DOBSON — Surry Community College invites you to visit for a day of hands-on exploration and an opportunity to actively interact with local ecology during “Buzz Fest: A Celebration of Pollinators” on April 20 from 10 a.m. to 2 p.m. on the Dobson campus.
Buzz Fest is an official event of the 2018 North Carolina Science Festival presented by the Biogen Foundation, a month-long effort to celebrate hands-on science activities. Buzz Fest is free and open to the public with participation expected from college classes, the community, home school groups, and local school systems.
Surry Community College was designated as a BeeCampusUSA in September 2017 – one of 31 BeeCampuses in the United States and one of only six North Carolina colleges. Buzz Fest is being held as a part of the college’s responsibilities for its BeeCampusUSA status, which includes community education and creating sustainable habitats for pollinators on campus.
The agenda for Buzz Fest consists of a Bio-Blitz, lectures, campus tours, and demonstration activities.
“We are excited to host our first Buzz Fest and hope many people will attend to learn about what they can do to help save and protect our pollinators such as honey bees and butterflies that are desperately
needed for a healthy, sustainable environment and ultimately our food production,” said Jeff Jones, SCC Horticulture and Biology Instructor, who is heading up the event.
One in three bites we eat is courtesy of insect pollination, and 90 percent of the world’s wild plants depend on pollinators to reproduce, according to BeeCityUSA.org. Bio-Blitz.
The Bio-Blitz will start the event at 9 a.m. and be led by SCC Biology Instructor Grayson Patton and facilitated by students in Environmental Science, Horticulture, and Botany classes. This scavenger huntlike activity will focus on finding and documenting local insect pollinators and their associated host plants. Participants will be led around the many campus landscapes and explore vast natural areas surrounding campus to collect images of insects and plants. These images will be uploaded to the event group page using the iNaturalist smartphone app and identified.
“The goal is to have a comprehensive inventory of pollinator-plant populations for this area,” Jones said. “Our students will also benefit by becoming more familiar with native species.”
Two speakers will give expert presentations on creating pollinator gardens and beekeeping best practices. Amy Moyle will speak on “Technology & Beekeeping” at 12:15 p.m., and Debbie Roos will lecture on “Pollinator Gardening” at 1 p.m.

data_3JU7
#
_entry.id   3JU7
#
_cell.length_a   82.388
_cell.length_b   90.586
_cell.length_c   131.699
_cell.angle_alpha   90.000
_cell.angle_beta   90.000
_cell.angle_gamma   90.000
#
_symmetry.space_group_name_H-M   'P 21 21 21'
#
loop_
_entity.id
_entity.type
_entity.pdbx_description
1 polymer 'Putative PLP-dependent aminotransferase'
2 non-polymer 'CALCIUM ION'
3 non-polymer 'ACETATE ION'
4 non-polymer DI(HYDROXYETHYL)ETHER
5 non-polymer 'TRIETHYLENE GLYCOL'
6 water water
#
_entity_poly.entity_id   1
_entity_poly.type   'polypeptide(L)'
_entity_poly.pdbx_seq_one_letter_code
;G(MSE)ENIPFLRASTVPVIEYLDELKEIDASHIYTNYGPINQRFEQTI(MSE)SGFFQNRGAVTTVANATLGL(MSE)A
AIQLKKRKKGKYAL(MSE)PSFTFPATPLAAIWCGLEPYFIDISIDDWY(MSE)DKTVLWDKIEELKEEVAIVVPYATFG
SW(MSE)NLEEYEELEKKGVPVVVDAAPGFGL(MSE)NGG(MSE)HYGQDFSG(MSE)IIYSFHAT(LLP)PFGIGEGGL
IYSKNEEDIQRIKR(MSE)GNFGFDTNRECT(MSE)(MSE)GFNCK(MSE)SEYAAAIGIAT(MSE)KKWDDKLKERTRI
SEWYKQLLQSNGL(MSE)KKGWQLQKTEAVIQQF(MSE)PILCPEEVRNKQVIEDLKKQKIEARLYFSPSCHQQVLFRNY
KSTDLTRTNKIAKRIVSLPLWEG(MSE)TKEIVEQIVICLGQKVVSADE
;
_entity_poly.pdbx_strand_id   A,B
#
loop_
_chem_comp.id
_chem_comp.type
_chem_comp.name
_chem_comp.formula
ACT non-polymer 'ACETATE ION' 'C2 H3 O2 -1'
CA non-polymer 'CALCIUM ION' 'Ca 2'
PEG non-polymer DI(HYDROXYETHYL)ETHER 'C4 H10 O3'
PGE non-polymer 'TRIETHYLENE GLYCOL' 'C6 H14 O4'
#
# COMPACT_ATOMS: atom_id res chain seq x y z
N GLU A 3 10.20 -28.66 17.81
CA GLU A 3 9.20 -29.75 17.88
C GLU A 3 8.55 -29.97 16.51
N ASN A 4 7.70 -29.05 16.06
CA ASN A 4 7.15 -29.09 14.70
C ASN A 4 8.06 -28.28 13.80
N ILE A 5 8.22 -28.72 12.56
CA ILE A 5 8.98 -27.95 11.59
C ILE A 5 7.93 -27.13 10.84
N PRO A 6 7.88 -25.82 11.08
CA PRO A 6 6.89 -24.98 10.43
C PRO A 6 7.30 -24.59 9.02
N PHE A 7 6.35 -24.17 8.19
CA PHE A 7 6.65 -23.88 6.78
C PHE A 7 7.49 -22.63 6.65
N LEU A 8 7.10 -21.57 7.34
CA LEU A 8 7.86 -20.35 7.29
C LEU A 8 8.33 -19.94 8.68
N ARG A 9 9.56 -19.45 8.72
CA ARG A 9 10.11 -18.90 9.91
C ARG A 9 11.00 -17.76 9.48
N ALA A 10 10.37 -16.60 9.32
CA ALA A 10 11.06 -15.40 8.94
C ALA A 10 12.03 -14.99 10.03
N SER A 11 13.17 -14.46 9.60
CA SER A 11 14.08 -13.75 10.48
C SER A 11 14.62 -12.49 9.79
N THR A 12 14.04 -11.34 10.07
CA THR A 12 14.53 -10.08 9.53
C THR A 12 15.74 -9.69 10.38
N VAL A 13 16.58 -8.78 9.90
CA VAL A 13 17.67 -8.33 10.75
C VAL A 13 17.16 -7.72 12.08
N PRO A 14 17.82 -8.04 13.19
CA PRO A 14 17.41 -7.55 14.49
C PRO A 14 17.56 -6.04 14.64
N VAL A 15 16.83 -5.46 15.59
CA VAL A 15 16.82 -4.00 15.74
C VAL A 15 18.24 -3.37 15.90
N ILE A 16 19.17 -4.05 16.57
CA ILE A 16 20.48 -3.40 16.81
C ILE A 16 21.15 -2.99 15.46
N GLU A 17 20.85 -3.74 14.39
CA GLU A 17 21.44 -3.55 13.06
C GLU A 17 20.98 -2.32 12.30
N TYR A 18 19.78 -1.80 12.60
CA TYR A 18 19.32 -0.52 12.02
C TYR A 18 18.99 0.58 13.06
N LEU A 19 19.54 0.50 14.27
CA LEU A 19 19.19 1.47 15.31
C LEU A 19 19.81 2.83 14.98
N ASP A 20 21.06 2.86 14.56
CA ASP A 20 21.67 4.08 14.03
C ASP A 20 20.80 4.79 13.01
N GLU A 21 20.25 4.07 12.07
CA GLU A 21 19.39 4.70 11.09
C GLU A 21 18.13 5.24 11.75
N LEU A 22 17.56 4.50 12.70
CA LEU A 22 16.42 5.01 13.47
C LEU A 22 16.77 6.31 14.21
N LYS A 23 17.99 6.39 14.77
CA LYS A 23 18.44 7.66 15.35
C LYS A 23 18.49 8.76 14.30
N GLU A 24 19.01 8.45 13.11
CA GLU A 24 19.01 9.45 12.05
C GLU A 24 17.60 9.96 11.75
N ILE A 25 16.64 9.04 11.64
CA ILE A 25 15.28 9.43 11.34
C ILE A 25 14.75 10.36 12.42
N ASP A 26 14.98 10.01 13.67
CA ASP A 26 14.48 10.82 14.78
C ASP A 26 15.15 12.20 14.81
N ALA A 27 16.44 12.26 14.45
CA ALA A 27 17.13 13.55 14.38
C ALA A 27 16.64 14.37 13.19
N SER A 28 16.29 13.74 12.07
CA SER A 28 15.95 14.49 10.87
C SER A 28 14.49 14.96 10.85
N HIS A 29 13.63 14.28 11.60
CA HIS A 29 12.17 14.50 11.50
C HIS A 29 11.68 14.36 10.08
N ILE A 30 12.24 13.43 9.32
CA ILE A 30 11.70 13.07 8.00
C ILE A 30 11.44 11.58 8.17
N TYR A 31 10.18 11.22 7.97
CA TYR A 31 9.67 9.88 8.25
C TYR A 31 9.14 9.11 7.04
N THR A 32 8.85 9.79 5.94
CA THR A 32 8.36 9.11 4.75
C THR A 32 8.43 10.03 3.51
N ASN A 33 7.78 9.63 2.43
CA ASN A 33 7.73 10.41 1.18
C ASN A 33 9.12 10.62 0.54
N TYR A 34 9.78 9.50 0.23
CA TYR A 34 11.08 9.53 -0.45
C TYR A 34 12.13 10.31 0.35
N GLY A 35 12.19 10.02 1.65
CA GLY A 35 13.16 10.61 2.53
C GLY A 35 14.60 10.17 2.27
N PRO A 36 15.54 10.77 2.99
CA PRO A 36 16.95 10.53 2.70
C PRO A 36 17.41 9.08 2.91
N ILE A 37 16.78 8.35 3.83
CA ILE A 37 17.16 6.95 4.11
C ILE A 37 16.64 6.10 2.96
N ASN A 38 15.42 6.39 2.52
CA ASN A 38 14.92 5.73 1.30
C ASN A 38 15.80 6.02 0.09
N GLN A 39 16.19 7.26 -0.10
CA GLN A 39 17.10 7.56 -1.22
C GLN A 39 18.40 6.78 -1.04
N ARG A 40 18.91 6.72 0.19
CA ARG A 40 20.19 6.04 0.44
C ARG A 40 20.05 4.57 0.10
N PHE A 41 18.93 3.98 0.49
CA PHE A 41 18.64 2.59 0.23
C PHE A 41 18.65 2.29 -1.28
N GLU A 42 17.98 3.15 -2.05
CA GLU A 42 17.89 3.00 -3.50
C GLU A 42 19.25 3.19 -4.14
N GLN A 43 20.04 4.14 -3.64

Amy Moyle is a systems engineer with a passion for honeybees. She started learning about honeybees and beekeeping in 2008 and has been keeping bees in North Carolina since 2011. Moyle has been active in both the North Carolina State Beekeepers Association and the Surry County Beekeepers Association and is currently the webmaster for the Surry Beekeepers, www.surrybeekeepers.org.
In addition to keeping bees, she also teaches beekeeping, mentors new beekeepers, participates in community events promoting bees and beekeeping, and shares experience and beekeeping resources through her website www.BumblingBeekeeper.com. She’s always happy to share her love of beekeeping with anyone who asks. Moyle is currently engaged in an effort to establish Greensboro as a Bee City USA.
Since 1999, Debbie Roos has been an Agriculture Agent for the Chatham County Center of North Carolina Cooperative Extension where she is responsible for programming in the areas of commercial vegetable production, organic production, pollinator conservation, alternative agricultural enterprises, forestry, and beekeeping. Roos worked for three years as an agroforestry extension agent and technical trainer for the Peace Corps in Senegal, West Africa, and later completed graduate degrees in Applied
Anthropology and Horticulture at the University of Florida. Roos delivers educational programming to growers through regular workshops and her award-winning Growing Small Farms website www.growingsmallfarms.org. She also works with area farmers’ markets and is involved in statewide efforts to strengthen local food systems. Roos is passionate about pollinator conservation and has planted demonstration habitats and developed resources to teach others about the importance of bees and other pollinators to our agriculture ecosystem. Visit her pollinator website at www.carolinapollinatorgarden.org.
A number of demonstrations will be available for interaction during the event including tables manned by master gardeners and beekeepers. Surry’s Horticulture classes and Welding fabrication class will display pollinator nesting habitats that students have constructed, while the college’s occupational programs will exhibit mason bee, butterfly, and bat houses made by students. Several of these items can easily be replicated by homeowners to increase pollinator populations locally.
The NC Cooperative Extension Service will provide a demonstration bee hive, bee communication games, and a beekeeping skill quiz for attendees.
Pollinator garden plantings, greenhouse and high tunnel production areas, and a commercial-scale vineyard are housed on Surry’s campus, and the college owns many acres of meadow and wooded natural areas. Campus tours of these spaces will be available separate from the Bio-Blitz.
“At the conclusion of the event, pollinator-friendly plants like Butterfly Weed (Asclepias tuberosa) will be raffled with the hope that they will be incorporated into home landscapes to provide increased food supplies for butterflies,” Jones said.
For a schedule of events, People may go to www.surry.edu or for questions, contact Jeff Jones at 336-386-3391 or firstname.lastname@example.org. Follow Surry’s Horticulture program on Facebook or Instagram @surryhorticulture.